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Crotonaldehyde



Crotonaldehyde
IUPAC name (E)-2-Butenal
Other names Crotonaldehyde
crotoinic aldehyde
β-Methacrolein
Molecular formula C4H6O
Identifiers
CAS number 123-73-9
SMILES O=C/C=C/C
Properties
Molar mass 70.09 g/mol
Density 0.846 g/cm3
Melting point

-76.5 °C

Boiling point

104.0 °C

Solubility in water organic solvents
Refractive index (nD) 1.4362
Hazards
NFPA 704
3
4
2
 
R-phrases 11-24/25-26-37/38-41-48/22-50-68
S-phrases 26-28-36/37/39-45-61
Except where noted otherwise, data are given for
materials in their standard state
(at 25 °C, 100 kPa)

Infobox disclaimer and references

Crotonaldehyde is a chemical compound with the formula CH3CH=CHCHO. The compound is usually sold as a mixture of the E- and Z-isomers, which differ with respect to the relative position of the methyl and formyl groups. The E-isomer is more common (data given in Table is for the E-isomer). This lachrymatory liquid is moderately soluble in water and miscible in organic solvents. As an unsaturated aldehyde, crotonaldehyde is a versatile intermediate in organic synthesis. It occurs in a variety of foodstuffs, e.g. soybean oils.[1]

Additional recommended knowledge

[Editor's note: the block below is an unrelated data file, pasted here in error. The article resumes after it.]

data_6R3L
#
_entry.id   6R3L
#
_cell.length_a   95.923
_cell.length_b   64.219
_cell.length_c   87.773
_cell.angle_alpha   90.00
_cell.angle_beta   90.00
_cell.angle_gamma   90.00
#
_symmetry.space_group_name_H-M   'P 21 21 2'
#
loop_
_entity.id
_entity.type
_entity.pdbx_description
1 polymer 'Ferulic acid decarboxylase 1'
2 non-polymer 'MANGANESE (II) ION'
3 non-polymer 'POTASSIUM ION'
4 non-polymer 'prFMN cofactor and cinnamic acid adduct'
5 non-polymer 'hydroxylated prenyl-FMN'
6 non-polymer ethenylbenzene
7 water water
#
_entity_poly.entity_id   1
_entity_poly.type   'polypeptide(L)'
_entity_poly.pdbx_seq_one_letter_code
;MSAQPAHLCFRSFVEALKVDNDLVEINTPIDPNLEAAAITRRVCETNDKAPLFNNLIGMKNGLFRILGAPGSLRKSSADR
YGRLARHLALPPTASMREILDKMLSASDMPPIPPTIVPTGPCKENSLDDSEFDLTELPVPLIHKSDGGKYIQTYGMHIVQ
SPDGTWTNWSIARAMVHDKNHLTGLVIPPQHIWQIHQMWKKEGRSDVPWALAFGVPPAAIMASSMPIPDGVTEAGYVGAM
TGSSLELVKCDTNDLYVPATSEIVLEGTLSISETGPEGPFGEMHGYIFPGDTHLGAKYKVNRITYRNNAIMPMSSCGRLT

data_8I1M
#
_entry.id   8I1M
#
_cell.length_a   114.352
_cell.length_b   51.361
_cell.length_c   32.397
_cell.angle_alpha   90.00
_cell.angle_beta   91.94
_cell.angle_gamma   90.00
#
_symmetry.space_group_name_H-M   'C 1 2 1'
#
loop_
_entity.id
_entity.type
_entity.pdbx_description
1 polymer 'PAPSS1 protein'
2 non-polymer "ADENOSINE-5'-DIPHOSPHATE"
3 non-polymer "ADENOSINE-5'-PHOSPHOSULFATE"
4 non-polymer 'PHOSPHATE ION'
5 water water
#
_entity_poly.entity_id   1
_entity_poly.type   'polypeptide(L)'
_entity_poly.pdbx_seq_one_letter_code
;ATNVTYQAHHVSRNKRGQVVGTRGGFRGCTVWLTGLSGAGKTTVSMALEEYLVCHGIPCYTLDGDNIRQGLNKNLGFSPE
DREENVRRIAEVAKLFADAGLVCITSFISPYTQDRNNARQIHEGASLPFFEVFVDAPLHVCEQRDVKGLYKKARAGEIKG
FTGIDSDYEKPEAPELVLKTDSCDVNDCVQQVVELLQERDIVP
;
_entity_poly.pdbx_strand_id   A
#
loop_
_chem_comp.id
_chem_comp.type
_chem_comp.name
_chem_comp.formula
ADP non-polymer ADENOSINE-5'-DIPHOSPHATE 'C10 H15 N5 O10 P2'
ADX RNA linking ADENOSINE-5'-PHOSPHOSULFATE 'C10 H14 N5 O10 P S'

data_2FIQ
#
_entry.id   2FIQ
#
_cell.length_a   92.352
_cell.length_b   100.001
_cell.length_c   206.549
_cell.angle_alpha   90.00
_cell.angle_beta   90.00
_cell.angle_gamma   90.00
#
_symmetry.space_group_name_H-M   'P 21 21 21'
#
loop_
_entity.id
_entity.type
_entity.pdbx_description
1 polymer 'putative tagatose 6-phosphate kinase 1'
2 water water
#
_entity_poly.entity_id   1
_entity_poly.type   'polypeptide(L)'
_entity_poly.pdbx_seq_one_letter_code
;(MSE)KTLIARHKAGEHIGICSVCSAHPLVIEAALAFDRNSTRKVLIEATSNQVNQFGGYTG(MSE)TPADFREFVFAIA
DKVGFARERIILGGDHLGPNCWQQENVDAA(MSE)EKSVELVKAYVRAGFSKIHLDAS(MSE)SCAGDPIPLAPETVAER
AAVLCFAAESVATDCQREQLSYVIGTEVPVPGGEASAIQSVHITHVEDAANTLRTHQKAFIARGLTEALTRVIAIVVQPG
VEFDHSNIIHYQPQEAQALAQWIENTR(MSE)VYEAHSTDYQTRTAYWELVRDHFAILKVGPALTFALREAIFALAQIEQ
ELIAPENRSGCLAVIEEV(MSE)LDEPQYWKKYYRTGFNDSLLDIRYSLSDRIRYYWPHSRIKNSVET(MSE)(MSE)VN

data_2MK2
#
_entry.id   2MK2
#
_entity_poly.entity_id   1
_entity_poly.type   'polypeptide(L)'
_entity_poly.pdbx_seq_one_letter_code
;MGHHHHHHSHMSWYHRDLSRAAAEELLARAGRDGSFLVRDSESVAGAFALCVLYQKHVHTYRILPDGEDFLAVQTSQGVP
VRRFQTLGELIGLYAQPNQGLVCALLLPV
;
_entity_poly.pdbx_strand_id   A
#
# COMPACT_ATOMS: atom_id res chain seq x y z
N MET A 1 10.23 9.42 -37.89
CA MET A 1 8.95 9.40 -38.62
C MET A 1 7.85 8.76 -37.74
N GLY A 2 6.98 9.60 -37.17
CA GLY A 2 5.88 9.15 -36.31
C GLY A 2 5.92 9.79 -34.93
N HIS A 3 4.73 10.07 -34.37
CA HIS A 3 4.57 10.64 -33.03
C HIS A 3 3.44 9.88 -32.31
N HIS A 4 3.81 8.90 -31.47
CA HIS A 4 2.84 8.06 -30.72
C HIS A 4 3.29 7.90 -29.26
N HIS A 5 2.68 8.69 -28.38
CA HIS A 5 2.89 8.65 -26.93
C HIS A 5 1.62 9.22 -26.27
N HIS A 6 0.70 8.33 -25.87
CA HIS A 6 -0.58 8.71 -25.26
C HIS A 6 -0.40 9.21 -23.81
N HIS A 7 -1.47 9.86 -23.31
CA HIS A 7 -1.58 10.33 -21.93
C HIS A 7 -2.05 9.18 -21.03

Contents

Production and uses

Crotonaldehyde is produced by the aldol condensation of acetaldehyde:

2 CH3CHO → CH3CH=CHCHO + H2O

Its main application is as a precursor to fine chemicals. Sorbic acid, a food preservative, and trimethylhydroquinone, a precursor to the vitamin E, are prepared from crotonaldehyde. Other derivatives include crotonic acid and 3-methoxybutanol.[1]

Crotonaldehyde is a multifunctional molecule that exhibits diverse reactivity. It is an excellent prochiral dienophile.[2] It is a Michael acceptor. Addition of methylmagnesium chloride affords 3-penten-2-ol.[3]

Safety

Crotonaldehyde is an irritant. It is listed as an "extremely hazardous substance" as defined by the U.S. Emergency Planning and Community Right-to-Know Act. It occurs widely in nature.

See also

References

  1. ^ a b R. P. Schulz, J. Blumenstein, C. Kohlpaintner "Crotonaldehyde and Crotonic Acid" Ullmann's Encyclopedia of Chemical Technology Wiley-VCH, Weinheim: 2005. DOI: 10.1002/14356007.a08 083
  2. ^ Longley, Jr., R. I..; Emerson, W. S.; Blardinelli, A. J. (1963). "3,4-Dihydro-2-methoxy-4-methyl-2H-pyran". Org. Synth.; Coll. Vol. 4: 311. 
  3. ^ Coburn, E. R. (1955). "3-Penten-2-ol". Org. Synth.; Coll. Vol. 3: 696. 
  • Merck Index, 11th Edition, 2599
  • Hazardous Substance Fact Sheet
 
This article is licensed under the GNU Free Documentation License. It uses material from the Wikipedia article "Crotonaldehyde". A list of authors is available in Wikipedia.
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